Cheers to everyone who has read and shared my blog posts over the years. I’ve had some great discussions here and made some really worthwhile connections because of this little blog. Most importantly, it’s kept me inspired and connected through the highs and lows of academia. Here’s to many more blog posts, discussions, and connections to come!
I’m so happy that my current second most visited post is ‘On the importance of observations to Ecology’, an ode to natural history notes and a reminder that ecological science will stagnate without observing natural interactions occurring around us. It sums up many of the reasons why I started blogging in the first place. (It was pipped to the post by one of my insectageddon articles)
Some more on why I love blogging:
The buzz on (ecology) blogging
On 7 years of ecology blogging
Our paper on why ecology blogs are so valuable to the academic community: Bringing ecology blogging into the scientific fold: measuring reach and impact of science community blogs. For anyone who still needs convincing that academic blogs are not a waste of time, this paper is an excellent piece of evidence: co-authors are from Don’t Forget the Roundabouts, Scientist Sees Squirrel, Dynamic Ecology, Jeff Ollerton’s Biodiversity Blog, and Small Pond Science
© Manu Saunders 2019
The latest IPCC report was released last week, with very similar findings to the IPBES report released earlier this year. Both reports analyse published research and provide evidence-based recommendations to guide policy-making. They corroborate what ecologists and environmental scientists have been showing for the last few decades via hundreds of thousands of studies across multiple disciplines.
In a nutshell, we need to change how we, as a species, interact with our environment. Most importantly, we need to change the way we manage and use land and natural resources. And there are many ways we can do this. Continue reading
On Wednesday afternoon, I noticed the steadily increasing coverage of the story about sweat bees living in a Taiwanese woman’s eye. It seemed implausible – very few bees are small enough to get in your eye without knowing it, and they certainly wouldn’t survive very long.
But what first caught my attention was the poor communication around this story. The use of words like ‘nightmarish’ and ‘weird’ for a completely normal animal interaction. And the number of stories that were headlining their report with a picture of a totally unrelated bee (usually Apis mellifera), or even other insects. Toby Smith and I have previously looked at how misuse of pictures of Apis mellifera in media stories can affect accuracy of science communication. Continue reading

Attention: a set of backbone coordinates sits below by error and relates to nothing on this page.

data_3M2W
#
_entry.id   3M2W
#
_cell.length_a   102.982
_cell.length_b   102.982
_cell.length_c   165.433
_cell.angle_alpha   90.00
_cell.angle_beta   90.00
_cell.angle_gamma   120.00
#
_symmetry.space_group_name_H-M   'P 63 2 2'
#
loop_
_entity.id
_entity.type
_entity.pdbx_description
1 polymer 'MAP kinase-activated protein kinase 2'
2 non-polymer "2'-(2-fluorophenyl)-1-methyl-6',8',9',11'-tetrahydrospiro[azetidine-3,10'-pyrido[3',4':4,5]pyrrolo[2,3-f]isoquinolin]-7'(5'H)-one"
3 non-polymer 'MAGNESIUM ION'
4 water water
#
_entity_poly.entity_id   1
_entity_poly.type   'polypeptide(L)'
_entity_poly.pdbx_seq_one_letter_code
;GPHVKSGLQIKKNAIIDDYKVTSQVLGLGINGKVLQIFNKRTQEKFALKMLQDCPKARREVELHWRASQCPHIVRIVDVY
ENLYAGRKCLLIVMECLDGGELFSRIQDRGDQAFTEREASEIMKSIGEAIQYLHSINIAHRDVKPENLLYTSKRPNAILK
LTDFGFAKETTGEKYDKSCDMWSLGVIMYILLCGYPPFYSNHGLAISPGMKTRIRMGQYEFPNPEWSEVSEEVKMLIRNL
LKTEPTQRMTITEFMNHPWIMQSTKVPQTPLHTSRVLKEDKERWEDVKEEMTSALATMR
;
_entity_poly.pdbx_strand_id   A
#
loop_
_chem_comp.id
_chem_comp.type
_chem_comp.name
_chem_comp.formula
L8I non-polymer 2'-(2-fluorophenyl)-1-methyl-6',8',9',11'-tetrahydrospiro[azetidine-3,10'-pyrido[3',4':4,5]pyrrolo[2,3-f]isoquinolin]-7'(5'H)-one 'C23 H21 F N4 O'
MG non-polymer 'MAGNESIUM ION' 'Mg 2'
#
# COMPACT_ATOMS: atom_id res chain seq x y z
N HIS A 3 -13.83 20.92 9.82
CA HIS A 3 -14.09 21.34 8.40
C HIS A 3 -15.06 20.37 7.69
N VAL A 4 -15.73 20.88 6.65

On Sunday, as I walked a load of washing to the Hills Hoist, an odd pattern caught my eye. It’s autumn here in Armidale (which is very cool climate by Australian standards) and temps have been cooling off for a while. But Sunday was our first proper cold snap, a lot earlier than usual and much colder than the March average minimum (about 11°C). We got down to about 3°C overnight and there was frost in some parts. I was shivering before I’d finished hanging the washing out.
Our vegie garden is effectively dead – a few late-ripening tomatoes and the flowering borders are hanging on. But as I walked past a dead plant full of dill seeds, something caught my eye. Continue reading
Saunders ME, Rader R (2019) Network modularity influences plant reproduction in a mosaic tropical agroecosystem. Proc. R. Soc. B 286: 20190296. (all data and code available on github)
I’m so excited about our new paper! We use network analysis in a cool new way to understand how pollinator community structure influences ecosystem function in a heterogeneous landscape. Understanding links between structure and function is a core goal of ecological research, but there are still plenty of things we don’t know about these relationships. Continue reading
The Bogong moth story is a fascinating example of how complex insect life cycles don’t translate well to simplified sound bites.
Recent observations that there are fewer Bogong moths (Noctuidae: Agrotis infusa) in the Alps this summer made the news. One of the researchers credited with the observations found no moths in three caves he had visited last year, but he did find some in other caves in the region. There are limited long-term data on Bogong moth populations, and all of this news appears to be based on anecdotes, so it is impossible to verify if the species is truly in decline. Continue reading
Hype is an ineffective communication strategy, especially when based on limited facts. There are many elements to effective communication – simply raising awareness about a problem is not enough if audiences don’t engage with the facts and participate in developing solutions.
The latest instalment in the Insect Armageddon saga is out. I wasn’t going to write about it. After my previous posts, I didn’t want to sound like a stuck record. But I’ve had a few media requests, some from journalists who found my original blogs. Most journalists I spoke to have been great, and really understand the importance of getting the facts straight. But a few seemed confused when they realised I wasn’t agreeing with the apocalyptic narrative – ‘other scientists are confirming this, so why aren’t you?’
This latest review paper has limitations, just like the German and Puerto Rican studies that received similar hype over the last few years. This doesn’t make any of them ‘bad’ studies, because every single research paper has limitations. No single study can answer everything neatly. Science takes time. Continue reading